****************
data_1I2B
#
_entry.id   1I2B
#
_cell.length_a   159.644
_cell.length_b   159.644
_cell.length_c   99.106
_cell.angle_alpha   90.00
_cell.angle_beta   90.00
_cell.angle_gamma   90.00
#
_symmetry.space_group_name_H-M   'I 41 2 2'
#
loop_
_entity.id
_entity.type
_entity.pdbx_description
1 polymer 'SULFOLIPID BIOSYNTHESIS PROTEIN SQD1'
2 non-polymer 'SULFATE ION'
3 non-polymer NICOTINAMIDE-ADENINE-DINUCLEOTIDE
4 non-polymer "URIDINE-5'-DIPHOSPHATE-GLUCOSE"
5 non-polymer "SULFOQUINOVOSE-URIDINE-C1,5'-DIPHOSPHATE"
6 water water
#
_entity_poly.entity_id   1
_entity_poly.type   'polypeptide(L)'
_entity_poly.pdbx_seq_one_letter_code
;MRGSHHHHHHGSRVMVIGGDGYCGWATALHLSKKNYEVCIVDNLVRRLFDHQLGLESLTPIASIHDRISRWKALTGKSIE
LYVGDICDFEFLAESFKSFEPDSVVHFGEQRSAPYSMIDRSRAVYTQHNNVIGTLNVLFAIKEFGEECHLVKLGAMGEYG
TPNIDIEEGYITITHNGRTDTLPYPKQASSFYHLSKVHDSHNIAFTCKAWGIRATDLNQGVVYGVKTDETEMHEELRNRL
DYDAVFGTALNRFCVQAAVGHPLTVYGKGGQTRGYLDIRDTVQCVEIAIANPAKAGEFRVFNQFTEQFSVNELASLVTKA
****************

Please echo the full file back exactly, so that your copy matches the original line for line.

data_1I2B
#
_entry.id   1I2B
#
_cell.length_a   159.644
_cell.length_b   159.644
_cell.length_c   99.106
_cell.angle_alpha   90.00
_cell.angle_beta   90.00
_cell.angle_gamma   90.00
#
_symmetry.space_group_name_H-M   'I 41 2 2'
#
loop_
_entity.id
_entity.type
_entity.pdbx_description
1 polymer 'SULFOLIPID BIOSYNTHESIS PROTEIN SQD1'
2 non-polymer 'SULFATE ION'
3 non-polymer NICOTINAMIDE-ADENINE-DINUCLEOTIDE
4 non-polymer "URIDINE-5'-DIPHOSPHATE-GLUCOSE"
5 non-polymer "SULFOQUINOVOSE-URIDINE-C1,5'-DIPHOSPHATE"
6 water water
#
_entity_poly.entity_id   1
_entity_poly.type   'polypeptide(L)'
_entity_poly.pdbx_seq_one_letter_code
;MRGSHHHHHHGSRVMVIGGDGYCGWATALHLSKKNYEVCIVDNLVRRLFDHQLGLESLTPIASIHDRISRWKALTGKSIE
LYVGDICDFEFLAESFKSFEPDSVVHFGEQRSAPYSMIDRSRAVYTQHNNVIGTLNVLFAIKEFGEECHLVKLGAMGEYG
TPNIDIEEGYITITHNGRTDTLPYPKQASSFYHLSKVHDSHNIAFTCKAWGIRATDLNQGVVYGVKTDETEMHEELRNRL
DYDAVFGTALNRFCVQAAVGHPLTVYGKGGQTRGYLDIRDTVQCVEIAIANPAKAGEFRVFNQFTEQFSVNELASLVTKA